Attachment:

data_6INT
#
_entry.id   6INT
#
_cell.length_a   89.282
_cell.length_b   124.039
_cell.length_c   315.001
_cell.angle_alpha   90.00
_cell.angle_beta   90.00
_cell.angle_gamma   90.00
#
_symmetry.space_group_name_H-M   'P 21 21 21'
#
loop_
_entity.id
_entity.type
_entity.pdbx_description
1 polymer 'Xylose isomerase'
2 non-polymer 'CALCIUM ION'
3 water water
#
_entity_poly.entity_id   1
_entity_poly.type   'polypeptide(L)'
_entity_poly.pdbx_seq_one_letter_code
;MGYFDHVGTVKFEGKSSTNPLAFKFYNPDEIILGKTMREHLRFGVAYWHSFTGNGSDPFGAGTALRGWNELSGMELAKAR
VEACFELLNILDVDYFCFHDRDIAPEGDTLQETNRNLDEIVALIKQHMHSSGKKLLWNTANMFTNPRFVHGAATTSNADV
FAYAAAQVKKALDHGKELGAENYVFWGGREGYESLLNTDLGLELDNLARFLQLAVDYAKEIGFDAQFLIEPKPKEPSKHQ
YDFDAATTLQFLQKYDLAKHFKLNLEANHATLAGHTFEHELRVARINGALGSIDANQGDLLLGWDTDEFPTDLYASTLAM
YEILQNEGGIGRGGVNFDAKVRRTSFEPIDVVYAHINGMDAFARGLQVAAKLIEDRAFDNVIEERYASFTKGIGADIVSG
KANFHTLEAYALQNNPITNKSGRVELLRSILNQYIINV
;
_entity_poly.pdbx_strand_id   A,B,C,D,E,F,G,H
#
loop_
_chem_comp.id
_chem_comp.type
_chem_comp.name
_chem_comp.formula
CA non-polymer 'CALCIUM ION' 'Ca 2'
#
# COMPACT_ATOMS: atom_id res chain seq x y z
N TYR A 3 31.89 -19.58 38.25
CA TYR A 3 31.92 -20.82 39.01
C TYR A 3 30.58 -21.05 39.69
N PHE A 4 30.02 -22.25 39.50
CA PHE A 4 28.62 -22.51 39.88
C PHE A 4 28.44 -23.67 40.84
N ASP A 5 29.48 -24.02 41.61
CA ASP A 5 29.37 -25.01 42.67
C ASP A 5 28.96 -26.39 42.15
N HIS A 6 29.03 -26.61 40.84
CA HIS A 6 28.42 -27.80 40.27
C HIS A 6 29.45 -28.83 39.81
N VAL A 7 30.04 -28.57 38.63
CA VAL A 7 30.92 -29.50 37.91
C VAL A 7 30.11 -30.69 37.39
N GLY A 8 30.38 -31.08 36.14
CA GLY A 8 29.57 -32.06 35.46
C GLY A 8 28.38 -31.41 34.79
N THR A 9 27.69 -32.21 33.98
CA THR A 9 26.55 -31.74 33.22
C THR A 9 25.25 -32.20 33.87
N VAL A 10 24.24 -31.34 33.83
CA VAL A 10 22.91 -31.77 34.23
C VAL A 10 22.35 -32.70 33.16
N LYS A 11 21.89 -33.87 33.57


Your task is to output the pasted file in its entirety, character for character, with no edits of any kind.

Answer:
data_6INT
#
_entry.id   6INT
#
_cell.length_a   89.282
_cell.length_b   124.039
_cell.length_c   315.001
_cell.angle_alpha   90.00
_cell.angle_beta   90.00
_cell.angle_gamma   90.00
#
_symmetry.space_group_name_H-M   'P 21 21 21'
#
loop_
_entity.id
_entity.type
_entity.pdbx_description
1 polymer 'Xylose isomerase'
2 non-polymer 'CALCIUM ION'
3 water water
#
_entity_poly.entity_id   1
_entity_poly.type   'polypeptide(L)'
_entity_poly.pdbx_seq_one_letter_code
;MGYFDHVGTVKFEGKSSTNPLAFKFYNPDEIILGKTMREHLRFGVAYWHSFTGNGSDPFGAGTALRGWNELSGMELAKAR
VEACFELLNILDVDYFCFHDRDIAPEGDTLQETNRNLDEIVALIKQHMHSSGKKLLWNTANMFTNPRFVHGAATTSNADV
FAYAAAQVKKALDHGKELGAENYVFWGGREGYESLLNTDLGLELDNLARFLQLAVDYAKEIGFDAQFLIEPKPKEPSKHQ
YDFDAATTLQFLQKYDLAKHFKLNLEANHATLAGHTFEHELRVARINGALGSIDANQGDLLLGWDTDEFPTDLYASTLAM
YEILQNEGGIGRGGVNFDAKVRRTSFEPIDVVYAHINGMDAFARGLQVAAKLIEDRAFDNVIEERYASFTKGIGADIVSG
KANFHTLEAYALQNNPITNKSGRVELLRSILNQYIINV
;
_entity_poly.pdbx_strand_id   A,B,C,D,E,F,G,H
#
loop_
_chem_comp.id
_chem_comp.type
_chem_comp.name
_chem_comp.formula
CA non-polymer 'CALCIUM ION' 'Ca 2'
#
# COMPACT_ATOMS: atom_id res chain seq x y z
N TYR A 3 31.89 -19.58 38.25
CA TYR A 3 31.92 -20.82 39.01
C TYR A 3 30.58 -21.05 39.69
N PHE A 4 30.02 -22.25 39.50
CA PHE A 4 28.62 -22.51 39.88
C PHE A 4 28.44 -23.67 40.84
N ASP A 5 29.48 -24.02 41.61
CA ASP A 5 29.37 -25.01 42.67
C ASP A 5 28.96 -26.39 42.15
N HIS A 6 29.03 -26.61 40.84
CA HIS A 6 28.42 -27.80 40.27
C HIS A 6 29.45 -28.83 39.81
N VAL A 7 30.04 -28.57 38.63
CA VAL A 7 30.92 -29.50 37.91
C VAL A 7 30.11 -30.69 37.39
N GLY A 8 30.38 -31.08 36.14
CA GLY A 8 29.57 -32.06 35.46
C GLY A 8 28.38 -31.41 34.79
N THR A 9 27.69 -32.21 33.98
CA THR A 9 26.55 -31.74 33.22
C THR A 9 25.25 -32.20 33.87
N VAL A 10 24.24 -31.34 33.83
CA VAL A 10 22.91 -31.77 34.23
C VAL A 10 22.35 -32.70 33.16
N LYS A 11 21.89 -33.87 33.57